Shoplifting explained by Monmouth County Shoplifting Attorney
Our Monmouth County Criminal Attorneys can tell you that New Jersey’s Shoplifting statute, N.J.S.A. 2C:20-11, enumerates six different ways in which a person can commit shoplifting.

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Shoplifting explained by Monmouth County Shoplifting Attorney

Our Monmouth County Criminal Attorneys can tell you that New Jersey’s Shoplifting statute, N.J.S.A. 2C:20-11, enumerates six different ways in which a person can commit shoplifting.

First, shoplifting takes place when a person purposely takes merchandise from a store with the intent to permanently deprive the owner of its possession, use or benefit. In simple terms this means take the merchandise with the intent of not paying for it.

A second way shoplifting takes place is when a person enters a store and purposely conceals (i.e.,stuff merchandise down ones pants) an item with the intent to take it from the store without paying for it. Furthermore, if someone conceals an item on their person before paying for it (and without necessarily leaving the store), there will be a presumption ,at trial, that the person intended to take the merchandise without paying for it. This presumption creates a further hurdle in defending the case because it is now the burden of the defendant’s lawyer to prove that the defendant did not have the intent to steal the merchandise. Why is that important? Usually the presumption in criminal cases rests with the prosecution which is required to prove the defendant’s intent.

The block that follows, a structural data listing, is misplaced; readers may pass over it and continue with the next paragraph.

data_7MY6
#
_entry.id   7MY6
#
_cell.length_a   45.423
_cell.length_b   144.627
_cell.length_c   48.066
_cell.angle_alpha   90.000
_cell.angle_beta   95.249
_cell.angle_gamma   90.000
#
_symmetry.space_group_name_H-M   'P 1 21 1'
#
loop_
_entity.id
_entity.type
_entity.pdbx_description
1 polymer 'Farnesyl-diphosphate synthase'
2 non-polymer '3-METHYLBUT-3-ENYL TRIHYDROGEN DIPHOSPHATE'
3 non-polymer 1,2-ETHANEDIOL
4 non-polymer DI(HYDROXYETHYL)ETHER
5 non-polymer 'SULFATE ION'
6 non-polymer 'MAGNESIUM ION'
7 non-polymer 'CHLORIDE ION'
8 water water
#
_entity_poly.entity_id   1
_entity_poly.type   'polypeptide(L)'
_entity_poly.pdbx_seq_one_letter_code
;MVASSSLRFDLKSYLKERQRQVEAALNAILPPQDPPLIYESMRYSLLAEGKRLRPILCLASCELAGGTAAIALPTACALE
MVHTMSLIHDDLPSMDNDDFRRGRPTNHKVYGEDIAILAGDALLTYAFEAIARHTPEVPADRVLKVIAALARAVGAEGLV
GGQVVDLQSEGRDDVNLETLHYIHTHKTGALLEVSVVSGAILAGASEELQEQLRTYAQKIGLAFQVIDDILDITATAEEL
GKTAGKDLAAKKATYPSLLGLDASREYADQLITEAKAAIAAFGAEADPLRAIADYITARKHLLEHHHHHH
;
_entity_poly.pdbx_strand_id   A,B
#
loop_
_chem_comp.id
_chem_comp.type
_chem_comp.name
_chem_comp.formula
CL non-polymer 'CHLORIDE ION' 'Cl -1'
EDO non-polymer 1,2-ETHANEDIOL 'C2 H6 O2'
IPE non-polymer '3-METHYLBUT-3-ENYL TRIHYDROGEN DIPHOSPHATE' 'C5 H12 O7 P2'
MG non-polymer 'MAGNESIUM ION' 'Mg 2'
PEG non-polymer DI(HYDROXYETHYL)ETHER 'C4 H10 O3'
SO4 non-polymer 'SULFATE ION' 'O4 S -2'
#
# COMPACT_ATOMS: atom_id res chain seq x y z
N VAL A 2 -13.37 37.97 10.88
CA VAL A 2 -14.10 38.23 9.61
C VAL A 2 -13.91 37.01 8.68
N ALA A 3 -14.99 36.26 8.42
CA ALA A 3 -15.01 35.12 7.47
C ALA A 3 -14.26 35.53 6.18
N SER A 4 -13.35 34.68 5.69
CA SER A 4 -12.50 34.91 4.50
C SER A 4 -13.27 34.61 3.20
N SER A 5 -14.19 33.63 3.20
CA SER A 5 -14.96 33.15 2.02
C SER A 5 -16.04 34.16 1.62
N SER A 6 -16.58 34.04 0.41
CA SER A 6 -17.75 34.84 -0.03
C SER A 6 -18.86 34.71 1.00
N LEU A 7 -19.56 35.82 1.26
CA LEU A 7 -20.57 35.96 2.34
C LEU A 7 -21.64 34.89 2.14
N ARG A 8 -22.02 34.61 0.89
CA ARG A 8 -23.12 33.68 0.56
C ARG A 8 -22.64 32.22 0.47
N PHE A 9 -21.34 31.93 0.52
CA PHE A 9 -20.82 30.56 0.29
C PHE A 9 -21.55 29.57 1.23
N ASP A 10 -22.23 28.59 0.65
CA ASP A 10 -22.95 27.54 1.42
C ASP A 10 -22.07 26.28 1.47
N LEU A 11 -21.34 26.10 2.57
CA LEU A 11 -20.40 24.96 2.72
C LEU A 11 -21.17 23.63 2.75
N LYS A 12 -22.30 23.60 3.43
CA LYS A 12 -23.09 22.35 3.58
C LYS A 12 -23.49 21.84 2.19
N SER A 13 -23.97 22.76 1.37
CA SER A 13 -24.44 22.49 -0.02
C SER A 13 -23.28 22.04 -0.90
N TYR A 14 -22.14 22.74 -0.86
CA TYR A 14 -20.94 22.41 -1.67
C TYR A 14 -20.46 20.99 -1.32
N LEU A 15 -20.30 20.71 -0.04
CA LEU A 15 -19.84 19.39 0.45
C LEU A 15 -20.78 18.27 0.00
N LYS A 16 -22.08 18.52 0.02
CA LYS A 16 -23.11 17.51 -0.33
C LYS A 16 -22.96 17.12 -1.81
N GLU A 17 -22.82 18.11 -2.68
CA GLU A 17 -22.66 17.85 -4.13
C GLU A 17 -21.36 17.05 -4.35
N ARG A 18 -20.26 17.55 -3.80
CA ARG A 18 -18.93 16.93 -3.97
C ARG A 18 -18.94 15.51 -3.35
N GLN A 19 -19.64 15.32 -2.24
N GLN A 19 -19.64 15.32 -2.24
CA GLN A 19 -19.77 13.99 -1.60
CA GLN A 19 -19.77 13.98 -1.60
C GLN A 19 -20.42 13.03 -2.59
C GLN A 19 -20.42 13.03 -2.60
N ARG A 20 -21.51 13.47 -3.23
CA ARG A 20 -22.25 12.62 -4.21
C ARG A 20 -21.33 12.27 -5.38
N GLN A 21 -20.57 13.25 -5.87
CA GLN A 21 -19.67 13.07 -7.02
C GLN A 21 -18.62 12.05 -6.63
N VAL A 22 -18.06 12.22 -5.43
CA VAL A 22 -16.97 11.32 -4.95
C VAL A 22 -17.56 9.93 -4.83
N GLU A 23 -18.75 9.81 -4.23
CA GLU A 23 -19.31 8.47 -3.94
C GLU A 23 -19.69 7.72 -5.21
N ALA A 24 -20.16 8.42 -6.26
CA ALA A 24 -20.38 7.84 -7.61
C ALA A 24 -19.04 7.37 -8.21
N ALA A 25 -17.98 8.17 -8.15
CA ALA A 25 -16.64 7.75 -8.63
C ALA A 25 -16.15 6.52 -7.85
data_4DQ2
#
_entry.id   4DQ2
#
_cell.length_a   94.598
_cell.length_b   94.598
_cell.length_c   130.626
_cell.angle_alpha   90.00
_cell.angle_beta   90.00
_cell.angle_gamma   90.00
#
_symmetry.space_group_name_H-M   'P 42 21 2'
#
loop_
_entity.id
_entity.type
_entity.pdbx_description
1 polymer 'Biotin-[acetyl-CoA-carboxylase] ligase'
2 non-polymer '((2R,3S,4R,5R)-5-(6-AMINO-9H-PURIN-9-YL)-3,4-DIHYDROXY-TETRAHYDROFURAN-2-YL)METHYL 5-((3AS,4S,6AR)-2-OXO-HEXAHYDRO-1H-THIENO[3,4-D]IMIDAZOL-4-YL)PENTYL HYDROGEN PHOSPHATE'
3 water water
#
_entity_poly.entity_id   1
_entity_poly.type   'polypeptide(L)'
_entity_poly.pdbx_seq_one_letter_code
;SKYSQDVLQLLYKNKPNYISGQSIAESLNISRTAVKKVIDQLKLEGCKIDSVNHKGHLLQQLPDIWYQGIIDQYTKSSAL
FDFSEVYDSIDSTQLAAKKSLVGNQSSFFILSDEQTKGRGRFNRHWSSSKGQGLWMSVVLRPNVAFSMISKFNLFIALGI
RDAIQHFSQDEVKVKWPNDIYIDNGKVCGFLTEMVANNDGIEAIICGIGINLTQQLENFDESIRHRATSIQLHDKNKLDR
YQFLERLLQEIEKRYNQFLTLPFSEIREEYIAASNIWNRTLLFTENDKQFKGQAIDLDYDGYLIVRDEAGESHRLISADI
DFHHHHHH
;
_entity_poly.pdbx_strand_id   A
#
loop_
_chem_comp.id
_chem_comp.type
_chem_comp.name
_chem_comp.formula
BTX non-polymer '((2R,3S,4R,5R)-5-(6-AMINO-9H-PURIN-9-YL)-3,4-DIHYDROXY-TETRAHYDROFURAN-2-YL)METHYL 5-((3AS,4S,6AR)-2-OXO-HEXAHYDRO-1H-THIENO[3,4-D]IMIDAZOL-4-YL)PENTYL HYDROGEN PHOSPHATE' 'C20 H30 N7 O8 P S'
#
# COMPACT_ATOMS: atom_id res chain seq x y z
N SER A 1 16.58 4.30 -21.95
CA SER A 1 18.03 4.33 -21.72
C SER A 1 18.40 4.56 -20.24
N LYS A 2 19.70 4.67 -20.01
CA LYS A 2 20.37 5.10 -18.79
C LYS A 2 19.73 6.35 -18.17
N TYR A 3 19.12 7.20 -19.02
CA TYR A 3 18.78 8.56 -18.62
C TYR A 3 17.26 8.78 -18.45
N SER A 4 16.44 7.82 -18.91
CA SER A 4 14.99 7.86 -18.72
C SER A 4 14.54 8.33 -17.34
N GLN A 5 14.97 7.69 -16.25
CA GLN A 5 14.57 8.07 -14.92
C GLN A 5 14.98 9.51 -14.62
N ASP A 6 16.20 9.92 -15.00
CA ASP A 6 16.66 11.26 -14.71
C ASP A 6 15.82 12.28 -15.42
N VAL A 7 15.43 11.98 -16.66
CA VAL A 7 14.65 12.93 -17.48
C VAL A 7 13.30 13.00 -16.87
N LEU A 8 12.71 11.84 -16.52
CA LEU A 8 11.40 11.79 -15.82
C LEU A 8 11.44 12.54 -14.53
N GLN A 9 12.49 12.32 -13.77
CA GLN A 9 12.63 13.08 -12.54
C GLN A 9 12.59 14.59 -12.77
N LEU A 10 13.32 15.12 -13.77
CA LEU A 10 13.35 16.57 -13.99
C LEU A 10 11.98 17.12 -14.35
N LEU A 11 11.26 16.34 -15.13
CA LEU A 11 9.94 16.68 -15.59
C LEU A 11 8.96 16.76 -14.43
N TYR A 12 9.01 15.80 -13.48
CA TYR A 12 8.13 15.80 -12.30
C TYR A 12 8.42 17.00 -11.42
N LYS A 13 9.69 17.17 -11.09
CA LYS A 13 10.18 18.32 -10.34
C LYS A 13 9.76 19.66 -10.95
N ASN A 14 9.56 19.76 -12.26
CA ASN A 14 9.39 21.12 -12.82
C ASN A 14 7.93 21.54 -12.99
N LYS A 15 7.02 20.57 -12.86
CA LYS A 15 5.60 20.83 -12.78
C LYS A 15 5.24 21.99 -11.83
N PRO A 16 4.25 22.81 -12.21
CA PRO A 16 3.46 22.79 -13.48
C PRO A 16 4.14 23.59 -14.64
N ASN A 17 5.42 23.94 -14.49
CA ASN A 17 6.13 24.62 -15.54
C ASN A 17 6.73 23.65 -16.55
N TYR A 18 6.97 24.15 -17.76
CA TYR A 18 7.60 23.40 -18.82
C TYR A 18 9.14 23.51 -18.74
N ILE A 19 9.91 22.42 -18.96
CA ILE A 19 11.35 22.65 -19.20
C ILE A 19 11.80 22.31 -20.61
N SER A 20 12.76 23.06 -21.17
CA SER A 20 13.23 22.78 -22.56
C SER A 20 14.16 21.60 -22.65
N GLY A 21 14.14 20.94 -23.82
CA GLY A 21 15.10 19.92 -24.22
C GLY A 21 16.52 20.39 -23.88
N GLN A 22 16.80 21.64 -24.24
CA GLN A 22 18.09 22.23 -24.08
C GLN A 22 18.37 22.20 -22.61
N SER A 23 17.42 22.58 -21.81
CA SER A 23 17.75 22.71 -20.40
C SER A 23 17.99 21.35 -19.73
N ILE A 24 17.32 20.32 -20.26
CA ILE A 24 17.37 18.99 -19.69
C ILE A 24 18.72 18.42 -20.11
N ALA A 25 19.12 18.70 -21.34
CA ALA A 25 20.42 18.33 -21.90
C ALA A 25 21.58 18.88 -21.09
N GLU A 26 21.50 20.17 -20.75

Third, shoplifting takes place when a person transfers, removes, or somehow alters a price tag (i.e., taking a price tag from a lower priced item and placing it on an item with a greater value) with the intention of not paying the proper amount for the merchandise.

Fourth, shoplifting takes place when a person purposely puts merchandise in a container (i.e., putting an expensive watch in a larger box containing different merchandise) with the intent to not pay full value for it.

Fifth way shoplifting occurs is when a store worker purposely under-rings (i.e. charges $5 for $10 worth of merchandise) merchandise to that the buyer pays less than the proper price. Of course the prosecution must prove that the employee working the register intended to permanently deprive the store when they under-rang the item, and that it was not an honest mistake. The final way that shoplifting takes place is by purposely taking one of the stores shopping carts from its premises with the stores consent with the intent of depriving the store of said cart.

Our Monmouth County Criminal Lawyers have successfully handled Shoplifting cases. If you have a pending Shoplifting charge contact a Monmouth County Criminal Lawyer at Riviere Cresci & Singer LLC. (732)-646-5529